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Xerox Awards Six Employees Social Service Leave for 2008

12 Feb, 2008

Xerox Awards Six Employees Social Service Leave for 2008

ROCHESTER, NY (February 11, 2008) -- Fourteen years ago Monica Milstead, a hard-working, young professional climbing the ladder in Xerox Corporation's (NYSE: XRX) sales organization, took a life-changing sabbatical that culminated in the adoption of a son. This year, six more employees will join the 500 Xerox employees who have taken part in the Xerox Foundation's Social Service Leave program, a fully-paid leave of absence where employees work full time on social action projects of their own design and choosing.

A life change of Milstead's magnitude is not the norm, but all of the Xerox employees involved in the program have touched and been touched by the community-affirming spirit of their Social Service Leaves over the past 30 years. Their sabbaticals, underwritten by the Xerox Foundation, have put their expertise and experience to work to improve and support organizations in communities all around the country. One of few corporate sabbatical programs that provide paid opportunities for employees to volunteer in their communities, Xerox's Social Service Leave program is believed to be the oldest of its kind in American business.

"Giving back to the community has long been a cornerstone of the Xerox culture. The Social Service Leave program is one way we invest both in our people and in the communities in which we work and live," said Anne M. Mulcahy, Xerox chairman and chief executive officer.

This year six employees were granted Social Service Leave.
Rod Forte, a manager of information management based in Webster, N.Y., will work with Foodlink of Rochester, a food bank that serves a 10-county area in the Genesee Valley and Finger Lakes region of Upstate New York. Forte's project will re-engineer the organization's sorting and distribution process to reduce costs, improve the use of both the warehouse and the food and goods it houses.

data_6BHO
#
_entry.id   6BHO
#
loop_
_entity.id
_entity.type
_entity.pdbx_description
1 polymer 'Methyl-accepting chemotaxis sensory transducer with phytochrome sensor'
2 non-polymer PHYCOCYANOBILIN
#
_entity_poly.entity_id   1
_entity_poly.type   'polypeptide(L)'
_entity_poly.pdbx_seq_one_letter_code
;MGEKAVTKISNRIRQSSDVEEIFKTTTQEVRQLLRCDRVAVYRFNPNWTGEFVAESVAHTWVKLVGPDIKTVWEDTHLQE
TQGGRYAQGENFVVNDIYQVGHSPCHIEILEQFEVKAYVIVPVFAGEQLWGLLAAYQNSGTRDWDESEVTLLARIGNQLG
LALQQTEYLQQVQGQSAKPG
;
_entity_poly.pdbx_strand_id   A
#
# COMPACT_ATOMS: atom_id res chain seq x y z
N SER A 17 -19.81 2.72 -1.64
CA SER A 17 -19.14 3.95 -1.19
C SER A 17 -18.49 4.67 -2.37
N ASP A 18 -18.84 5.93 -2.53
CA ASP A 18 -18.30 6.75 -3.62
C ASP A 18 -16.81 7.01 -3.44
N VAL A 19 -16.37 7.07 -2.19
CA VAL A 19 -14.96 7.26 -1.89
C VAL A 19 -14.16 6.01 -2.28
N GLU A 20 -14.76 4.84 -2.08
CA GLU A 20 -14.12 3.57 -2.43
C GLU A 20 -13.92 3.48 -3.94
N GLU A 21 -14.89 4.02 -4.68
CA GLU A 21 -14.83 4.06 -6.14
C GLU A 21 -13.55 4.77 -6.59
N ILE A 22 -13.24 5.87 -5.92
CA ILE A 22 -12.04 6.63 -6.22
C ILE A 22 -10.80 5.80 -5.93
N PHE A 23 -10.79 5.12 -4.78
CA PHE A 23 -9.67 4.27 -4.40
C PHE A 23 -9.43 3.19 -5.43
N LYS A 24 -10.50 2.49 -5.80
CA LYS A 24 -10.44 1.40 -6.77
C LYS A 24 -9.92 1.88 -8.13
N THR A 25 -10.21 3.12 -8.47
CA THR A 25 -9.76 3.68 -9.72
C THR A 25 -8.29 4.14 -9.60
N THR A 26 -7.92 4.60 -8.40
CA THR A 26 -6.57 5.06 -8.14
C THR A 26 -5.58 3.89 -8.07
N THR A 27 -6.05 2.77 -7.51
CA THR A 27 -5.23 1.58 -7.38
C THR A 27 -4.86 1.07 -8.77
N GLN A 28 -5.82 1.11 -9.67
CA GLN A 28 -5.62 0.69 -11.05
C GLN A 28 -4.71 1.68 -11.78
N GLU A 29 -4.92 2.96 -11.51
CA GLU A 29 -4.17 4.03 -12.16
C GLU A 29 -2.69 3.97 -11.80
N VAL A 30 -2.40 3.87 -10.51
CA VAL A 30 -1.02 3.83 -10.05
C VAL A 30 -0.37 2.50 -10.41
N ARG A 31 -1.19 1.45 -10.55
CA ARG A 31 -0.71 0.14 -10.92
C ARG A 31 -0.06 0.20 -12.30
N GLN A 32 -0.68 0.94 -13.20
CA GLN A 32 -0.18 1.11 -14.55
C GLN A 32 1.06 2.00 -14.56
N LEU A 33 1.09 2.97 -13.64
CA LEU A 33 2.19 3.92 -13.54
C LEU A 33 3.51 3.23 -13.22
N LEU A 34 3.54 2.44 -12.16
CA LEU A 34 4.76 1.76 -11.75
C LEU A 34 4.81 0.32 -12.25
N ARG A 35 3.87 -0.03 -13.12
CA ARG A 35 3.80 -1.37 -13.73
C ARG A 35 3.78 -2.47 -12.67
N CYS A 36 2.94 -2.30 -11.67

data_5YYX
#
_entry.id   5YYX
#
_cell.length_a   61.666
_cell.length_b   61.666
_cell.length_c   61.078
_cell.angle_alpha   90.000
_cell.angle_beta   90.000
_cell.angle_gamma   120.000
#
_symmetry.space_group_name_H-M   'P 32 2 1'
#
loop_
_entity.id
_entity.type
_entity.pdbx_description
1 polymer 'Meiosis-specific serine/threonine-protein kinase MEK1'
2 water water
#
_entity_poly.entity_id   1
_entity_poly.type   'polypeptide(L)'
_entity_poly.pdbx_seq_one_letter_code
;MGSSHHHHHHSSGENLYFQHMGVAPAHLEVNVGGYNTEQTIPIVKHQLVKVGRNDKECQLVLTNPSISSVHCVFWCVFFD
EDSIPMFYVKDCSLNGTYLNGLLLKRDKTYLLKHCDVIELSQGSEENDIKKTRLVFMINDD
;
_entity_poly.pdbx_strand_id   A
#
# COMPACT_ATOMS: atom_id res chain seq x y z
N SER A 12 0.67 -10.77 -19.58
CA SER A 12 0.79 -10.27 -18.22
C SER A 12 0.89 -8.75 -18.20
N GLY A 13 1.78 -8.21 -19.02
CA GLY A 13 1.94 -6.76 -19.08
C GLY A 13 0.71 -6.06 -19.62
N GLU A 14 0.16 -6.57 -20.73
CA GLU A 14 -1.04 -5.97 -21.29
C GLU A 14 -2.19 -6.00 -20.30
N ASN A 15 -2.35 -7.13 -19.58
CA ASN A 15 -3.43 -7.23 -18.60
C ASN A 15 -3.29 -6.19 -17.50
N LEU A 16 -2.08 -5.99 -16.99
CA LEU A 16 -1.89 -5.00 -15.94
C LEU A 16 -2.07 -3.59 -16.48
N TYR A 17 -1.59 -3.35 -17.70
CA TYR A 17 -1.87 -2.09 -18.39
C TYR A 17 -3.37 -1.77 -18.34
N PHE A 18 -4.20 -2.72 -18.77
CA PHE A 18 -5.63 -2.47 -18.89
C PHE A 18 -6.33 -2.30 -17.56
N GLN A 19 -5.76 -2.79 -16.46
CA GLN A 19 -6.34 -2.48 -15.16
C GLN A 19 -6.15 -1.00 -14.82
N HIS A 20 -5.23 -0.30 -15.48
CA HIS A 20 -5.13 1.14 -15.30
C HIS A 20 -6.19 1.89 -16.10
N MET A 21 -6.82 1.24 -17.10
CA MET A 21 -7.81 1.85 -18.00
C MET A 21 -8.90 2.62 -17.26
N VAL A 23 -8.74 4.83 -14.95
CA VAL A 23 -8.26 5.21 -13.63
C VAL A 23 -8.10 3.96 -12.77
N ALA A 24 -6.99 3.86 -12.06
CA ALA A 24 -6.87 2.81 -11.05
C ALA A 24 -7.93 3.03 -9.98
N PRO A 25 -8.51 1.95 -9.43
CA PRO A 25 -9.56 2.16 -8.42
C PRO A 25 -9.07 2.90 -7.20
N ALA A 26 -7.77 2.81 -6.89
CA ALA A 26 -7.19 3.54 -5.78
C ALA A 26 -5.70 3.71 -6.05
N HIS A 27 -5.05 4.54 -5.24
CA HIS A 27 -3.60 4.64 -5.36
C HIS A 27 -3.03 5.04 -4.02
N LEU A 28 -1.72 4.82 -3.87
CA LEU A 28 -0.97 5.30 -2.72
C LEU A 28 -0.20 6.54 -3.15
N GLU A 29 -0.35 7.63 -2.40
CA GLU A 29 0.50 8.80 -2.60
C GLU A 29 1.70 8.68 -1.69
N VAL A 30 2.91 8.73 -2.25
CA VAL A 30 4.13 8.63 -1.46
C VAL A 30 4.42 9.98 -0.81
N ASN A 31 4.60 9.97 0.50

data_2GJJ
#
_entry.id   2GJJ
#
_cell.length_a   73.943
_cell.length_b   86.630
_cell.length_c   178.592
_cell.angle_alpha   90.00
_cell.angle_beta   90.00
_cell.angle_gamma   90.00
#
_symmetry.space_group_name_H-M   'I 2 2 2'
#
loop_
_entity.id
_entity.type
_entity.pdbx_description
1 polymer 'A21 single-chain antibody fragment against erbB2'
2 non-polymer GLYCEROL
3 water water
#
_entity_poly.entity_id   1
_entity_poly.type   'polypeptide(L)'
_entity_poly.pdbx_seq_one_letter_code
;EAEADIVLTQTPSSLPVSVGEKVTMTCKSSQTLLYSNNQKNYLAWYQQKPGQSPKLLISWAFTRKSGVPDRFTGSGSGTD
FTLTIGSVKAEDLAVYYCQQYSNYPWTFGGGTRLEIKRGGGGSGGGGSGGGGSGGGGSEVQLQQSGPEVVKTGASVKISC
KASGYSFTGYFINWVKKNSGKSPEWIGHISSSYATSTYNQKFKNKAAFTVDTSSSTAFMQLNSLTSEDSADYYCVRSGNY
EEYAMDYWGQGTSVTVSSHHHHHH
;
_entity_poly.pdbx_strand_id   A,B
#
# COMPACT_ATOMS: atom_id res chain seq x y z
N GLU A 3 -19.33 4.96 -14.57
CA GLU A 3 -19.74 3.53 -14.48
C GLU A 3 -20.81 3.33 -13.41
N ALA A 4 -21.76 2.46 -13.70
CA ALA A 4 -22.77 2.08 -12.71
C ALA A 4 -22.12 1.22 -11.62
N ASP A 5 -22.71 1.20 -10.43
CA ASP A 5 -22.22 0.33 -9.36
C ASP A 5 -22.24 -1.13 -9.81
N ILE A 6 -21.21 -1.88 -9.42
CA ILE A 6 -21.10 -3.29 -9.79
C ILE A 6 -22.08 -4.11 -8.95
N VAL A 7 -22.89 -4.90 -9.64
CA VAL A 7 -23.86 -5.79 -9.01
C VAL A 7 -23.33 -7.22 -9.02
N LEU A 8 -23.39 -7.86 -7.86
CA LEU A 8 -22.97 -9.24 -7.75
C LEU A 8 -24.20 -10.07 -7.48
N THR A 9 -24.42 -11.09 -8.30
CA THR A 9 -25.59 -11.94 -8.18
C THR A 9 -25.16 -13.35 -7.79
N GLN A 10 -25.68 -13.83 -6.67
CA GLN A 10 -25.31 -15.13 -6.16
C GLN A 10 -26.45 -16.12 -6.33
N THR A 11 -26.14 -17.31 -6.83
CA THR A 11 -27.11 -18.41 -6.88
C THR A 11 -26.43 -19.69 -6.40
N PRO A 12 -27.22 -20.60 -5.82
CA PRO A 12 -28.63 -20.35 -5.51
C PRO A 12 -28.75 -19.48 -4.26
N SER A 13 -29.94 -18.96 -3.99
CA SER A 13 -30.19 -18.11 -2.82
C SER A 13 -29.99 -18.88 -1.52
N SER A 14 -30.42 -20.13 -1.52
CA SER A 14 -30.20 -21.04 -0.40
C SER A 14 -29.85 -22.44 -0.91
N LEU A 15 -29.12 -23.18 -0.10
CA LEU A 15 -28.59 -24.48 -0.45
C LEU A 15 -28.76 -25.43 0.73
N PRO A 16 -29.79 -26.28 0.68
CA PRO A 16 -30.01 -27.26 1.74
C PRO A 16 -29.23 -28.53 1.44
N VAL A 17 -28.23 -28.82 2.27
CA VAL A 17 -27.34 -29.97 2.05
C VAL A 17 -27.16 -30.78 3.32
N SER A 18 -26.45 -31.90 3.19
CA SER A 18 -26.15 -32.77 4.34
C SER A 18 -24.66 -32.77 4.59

Ken Knepper, a marketing manager for Xerox Office Group based in Wilsonville, Ore., will work with Habitat for Humanity. Knepper will help Portland Habitat for Humanity grow its cash and building material donations, its volunteer base and its marketing programs.

Steve Merriman, a consultant with Xerox Global Services in Birmingham, Ala., will work with the International Adoption Clinic to automate their document management process and build an IT infrastructure that will allow volunteers to spend more time helping those in need of adoption services.

Rosana Schoonmaker a sales representative from Houston, will help Skills for Living, an organization that helps the working poor break the cycle of poverty. She will expand programs and increase awareness for its offerings.

Dierdre Thornton, a principal with Xerox Global Services in Indianapolis, will work with the Minority Engineering Program of Indianapolis to help minority students break into engineering, information technology and other technology-related fields.

Pierre O. Zermatten, a services marketing representative for Xerox North America based in Chicago, will work with Countryside Association, which offers vocational training, in-home respite and family support to children and adults with developmental and other disabilities.

History of the Xerox Foundation Social Service Leave program
The idea of a Social Service Leave was conceived by former Xerox president Archie McCardell in 1970. He and another Xerox executive were on a flight from California, where they had made a donation to a university on behalf of Xerox. Their conversation went from how "easy" it was to give money to a discussion about what kind of philanthropic gesture would represent a genuine sacrifice for Xerox. They concluded that the company's most valuable asset was its employees, and that offering employees' time would demonstrate a true philanthropic commitment by the company.

Then-CEO C. Peter McColough said in a letter to employees announcing the program in 1971: "Each year we contribute several million dollars to worthwhile institutions and projects. Yet we don't think that's enough … so we decided to offer what we can least afford to give - the full-time service of Xerox people."

In addition to the Social Service Leave program, Xerox employees can also volunteer in their communities through their local Xerox Community Involvement Program, can teach science in elementary schools through the Xerox Community Involvement Program, and can mentor high school students through the FIRST Robotics program.

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